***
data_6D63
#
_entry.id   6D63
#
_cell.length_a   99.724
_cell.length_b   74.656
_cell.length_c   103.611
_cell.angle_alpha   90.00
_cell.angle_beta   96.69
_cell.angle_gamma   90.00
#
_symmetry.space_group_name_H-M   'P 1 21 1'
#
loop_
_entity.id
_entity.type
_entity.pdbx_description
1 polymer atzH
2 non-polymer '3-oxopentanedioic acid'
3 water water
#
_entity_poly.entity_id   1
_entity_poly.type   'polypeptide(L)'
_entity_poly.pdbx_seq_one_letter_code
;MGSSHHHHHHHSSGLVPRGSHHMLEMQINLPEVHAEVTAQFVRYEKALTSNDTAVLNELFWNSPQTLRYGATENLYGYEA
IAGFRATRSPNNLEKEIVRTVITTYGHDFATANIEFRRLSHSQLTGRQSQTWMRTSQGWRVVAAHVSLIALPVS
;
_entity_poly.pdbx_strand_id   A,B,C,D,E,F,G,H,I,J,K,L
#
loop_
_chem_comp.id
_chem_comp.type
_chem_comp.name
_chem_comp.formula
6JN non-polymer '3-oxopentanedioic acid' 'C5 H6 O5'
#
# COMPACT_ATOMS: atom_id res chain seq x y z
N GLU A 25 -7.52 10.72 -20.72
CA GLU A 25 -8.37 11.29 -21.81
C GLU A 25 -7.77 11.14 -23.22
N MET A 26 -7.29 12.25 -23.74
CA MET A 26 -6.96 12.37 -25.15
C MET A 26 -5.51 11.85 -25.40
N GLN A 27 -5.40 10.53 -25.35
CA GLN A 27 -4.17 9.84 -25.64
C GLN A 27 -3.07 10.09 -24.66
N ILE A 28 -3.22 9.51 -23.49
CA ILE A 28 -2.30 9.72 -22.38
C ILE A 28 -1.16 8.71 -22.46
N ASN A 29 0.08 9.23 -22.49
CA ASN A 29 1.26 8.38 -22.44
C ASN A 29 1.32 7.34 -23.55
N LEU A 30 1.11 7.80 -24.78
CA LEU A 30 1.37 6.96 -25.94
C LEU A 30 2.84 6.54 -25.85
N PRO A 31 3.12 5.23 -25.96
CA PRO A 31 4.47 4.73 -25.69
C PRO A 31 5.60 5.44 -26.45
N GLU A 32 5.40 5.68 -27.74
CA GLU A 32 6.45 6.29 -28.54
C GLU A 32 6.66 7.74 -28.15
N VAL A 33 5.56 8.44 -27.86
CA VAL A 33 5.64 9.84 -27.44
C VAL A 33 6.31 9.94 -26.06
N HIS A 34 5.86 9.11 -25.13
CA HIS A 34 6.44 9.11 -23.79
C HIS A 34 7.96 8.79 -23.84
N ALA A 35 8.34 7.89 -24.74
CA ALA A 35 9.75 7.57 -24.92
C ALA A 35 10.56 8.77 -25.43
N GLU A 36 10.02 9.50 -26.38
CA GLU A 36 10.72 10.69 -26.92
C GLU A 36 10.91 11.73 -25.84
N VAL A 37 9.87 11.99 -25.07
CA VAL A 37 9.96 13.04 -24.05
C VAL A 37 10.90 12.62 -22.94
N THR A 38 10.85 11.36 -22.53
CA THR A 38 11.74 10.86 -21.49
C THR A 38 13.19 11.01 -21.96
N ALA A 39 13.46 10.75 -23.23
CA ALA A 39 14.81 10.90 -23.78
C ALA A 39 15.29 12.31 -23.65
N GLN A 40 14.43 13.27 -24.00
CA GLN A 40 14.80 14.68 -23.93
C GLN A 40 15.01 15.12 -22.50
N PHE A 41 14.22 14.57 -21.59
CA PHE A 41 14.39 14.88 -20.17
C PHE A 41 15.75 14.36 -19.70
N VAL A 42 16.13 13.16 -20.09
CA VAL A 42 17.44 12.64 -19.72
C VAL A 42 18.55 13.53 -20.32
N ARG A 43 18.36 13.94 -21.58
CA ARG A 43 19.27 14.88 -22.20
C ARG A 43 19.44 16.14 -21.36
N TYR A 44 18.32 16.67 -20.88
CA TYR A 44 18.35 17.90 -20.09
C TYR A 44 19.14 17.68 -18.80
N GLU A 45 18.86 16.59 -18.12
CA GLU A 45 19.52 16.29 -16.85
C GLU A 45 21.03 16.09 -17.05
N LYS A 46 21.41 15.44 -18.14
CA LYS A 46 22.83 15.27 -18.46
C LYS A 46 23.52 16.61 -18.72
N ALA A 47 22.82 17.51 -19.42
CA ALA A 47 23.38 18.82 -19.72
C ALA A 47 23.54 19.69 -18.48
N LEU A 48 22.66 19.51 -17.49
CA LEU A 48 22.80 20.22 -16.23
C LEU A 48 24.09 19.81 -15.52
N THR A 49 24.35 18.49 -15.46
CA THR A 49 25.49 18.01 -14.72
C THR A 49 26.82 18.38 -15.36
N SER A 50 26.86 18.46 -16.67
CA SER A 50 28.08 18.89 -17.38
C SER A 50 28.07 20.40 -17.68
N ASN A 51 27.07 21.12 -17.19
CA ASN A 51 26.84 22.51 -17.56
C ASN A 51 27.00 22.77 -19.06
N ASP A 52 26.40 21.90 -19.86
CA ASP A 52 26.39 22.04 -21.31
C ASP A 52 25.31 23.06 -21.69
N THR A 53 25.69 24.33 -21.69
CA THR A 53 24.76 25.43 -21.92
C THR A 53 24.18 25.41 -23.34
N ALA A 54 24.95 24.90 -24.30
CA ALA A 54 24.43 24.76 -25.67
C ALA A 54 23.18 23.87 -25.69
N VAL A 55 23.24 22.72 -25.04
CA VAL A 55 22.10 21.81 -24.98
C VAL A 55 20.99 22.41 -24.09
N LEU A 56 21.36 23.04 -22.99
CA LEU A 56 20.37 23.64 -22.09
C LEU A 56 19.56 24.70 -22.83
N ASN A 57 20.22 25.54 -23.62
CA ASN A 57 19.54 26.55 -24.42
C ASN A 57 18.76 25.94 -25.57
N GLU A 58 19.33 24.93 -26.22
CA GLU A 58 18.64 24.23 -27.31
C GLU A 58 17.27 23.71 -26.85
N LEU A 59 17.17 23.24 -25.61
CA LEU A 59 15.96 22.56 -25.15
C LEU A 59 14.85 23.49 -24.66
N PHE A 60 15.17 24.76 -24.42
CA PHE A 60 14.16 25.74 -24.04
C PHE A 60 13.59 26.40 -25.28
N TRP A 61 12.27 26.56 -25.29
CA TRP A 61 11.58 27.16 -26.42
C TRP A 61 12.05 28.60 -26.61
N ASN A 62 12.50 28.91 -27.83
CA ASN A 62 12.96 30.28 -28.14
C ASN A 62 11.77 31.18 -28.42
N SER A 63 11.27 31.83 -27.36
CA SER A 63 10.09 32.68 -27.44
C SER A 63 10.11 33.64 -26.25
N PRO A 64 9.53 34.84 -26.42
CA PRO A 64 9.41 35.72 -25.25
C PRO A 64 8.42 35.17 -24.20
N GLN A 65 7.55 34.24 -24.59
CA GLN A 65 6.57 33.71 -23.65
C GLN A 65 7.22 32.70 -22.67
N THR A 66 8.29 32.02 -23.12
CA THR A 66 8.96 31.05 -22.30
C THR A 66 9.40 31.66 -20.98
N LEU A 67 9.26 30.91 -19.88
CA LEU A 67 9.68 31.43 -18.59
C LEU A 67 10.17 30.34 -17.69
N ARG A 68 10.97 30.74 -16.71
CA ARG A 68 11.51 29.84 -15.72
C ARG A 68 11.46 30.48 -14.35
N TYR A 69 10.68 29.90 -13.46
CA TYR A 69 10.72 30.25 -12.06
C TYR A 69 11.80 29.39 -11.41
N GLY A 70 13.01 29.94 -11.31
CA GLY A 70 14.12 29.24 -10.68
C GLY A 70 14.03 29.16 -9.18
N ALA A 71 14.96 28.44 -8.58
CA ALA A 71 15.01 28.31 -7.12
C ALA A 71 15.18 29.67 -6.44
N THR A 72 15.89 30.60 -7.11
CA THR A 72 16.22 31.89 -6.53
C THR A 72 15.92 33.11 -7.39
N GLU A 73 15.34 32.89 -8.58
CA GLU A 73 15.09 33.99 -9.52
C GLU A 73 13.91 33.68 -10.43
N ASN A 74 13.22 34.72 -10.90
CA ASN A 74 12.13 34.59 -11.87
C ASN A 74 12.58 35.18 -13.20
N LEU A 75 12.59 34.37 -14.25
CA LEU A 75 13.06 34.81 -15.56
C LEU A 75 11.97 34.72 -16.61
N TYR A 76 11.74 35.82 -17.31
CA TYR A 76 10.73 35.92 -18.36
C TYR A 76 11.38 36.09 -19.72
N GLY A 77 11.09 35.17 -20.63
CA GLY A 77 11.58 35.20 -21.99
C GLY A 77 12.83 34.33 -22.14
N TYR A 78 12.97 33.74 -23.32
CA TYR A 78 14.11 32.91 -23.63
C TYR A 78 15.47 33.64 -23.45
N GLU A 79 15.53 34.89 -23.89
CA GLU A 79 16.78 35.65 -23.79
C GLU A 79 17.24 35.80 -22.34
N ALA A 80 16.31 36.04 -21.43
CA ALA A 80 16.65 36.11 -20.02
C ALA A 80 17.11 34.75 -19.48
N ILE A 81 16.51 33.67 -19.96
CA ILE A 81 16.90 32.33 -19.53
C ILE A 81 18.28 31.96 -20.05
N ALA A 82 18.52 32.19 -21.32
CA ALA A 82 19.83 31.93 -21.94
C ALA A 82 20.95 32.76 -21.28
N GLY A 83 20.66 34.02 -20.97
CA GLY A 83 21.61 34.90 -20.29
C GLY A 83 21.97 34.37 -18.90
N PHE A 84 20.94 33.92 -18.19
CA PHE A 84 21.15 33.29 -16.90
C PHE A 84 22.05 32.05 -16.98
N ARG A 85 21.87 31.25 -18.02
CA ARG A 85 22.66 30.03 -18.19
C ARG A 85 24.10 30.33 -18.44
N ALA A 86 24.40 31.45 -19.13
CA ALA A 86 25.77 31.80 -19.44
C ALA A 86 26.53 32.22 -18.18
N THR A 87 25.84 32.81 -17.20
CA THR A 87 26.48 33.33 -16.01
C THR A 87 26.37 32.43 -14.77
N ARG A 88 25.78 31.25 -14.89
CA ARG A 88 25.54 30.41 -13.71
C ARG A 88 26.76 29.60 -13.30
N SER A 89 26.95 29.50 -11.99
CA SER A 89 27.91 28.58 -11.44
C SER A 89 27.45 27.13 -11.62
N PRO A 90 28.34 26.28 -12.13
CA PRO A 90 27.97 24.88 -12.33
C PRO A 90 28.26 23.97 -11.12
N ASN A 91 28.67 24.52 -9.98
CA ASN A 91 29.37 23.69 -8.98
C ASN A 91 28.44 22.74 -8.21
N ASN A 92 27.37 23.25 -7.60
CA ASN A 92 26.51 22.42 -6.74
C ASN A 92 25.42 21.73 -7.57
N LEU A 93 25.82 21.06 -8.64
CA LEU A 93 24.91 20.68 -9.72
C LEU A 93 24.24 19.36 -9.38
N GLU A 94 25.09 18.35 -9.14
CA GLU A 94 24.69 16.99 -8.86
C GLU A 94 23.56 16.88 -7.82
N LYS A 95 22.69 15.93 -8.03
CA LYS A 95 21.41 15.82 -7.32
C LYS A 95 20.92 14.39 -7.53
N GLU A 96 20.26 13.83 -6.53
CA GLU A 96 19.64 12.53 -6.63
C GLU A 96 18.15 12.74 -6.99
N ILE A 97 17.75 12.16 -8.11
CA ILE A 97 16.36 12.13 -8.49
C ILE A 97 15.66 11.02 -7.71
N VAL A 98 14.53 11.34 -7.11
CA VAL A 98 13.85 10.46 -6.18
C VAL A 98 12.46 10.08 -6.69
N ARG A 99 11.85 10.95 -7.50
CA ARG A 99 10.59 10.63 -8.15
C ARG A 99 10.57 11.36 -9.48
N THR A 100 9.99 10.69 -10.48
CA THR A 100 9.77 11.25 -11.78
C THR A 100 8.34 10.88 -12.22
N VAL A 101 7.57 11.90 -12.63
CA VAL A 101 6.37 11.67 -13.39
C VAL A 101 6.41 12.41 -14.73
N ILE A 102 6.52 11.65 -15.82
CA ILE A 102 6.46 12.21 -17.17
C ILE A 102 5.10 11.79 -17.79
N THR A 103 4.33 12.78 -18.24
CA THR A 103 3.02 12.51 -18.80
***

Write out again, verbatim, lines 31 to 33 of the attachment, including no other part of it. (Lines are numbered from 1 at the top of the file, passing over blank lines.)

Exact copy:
_chem_comp.id
_chem_comp.type
_chem_comp.name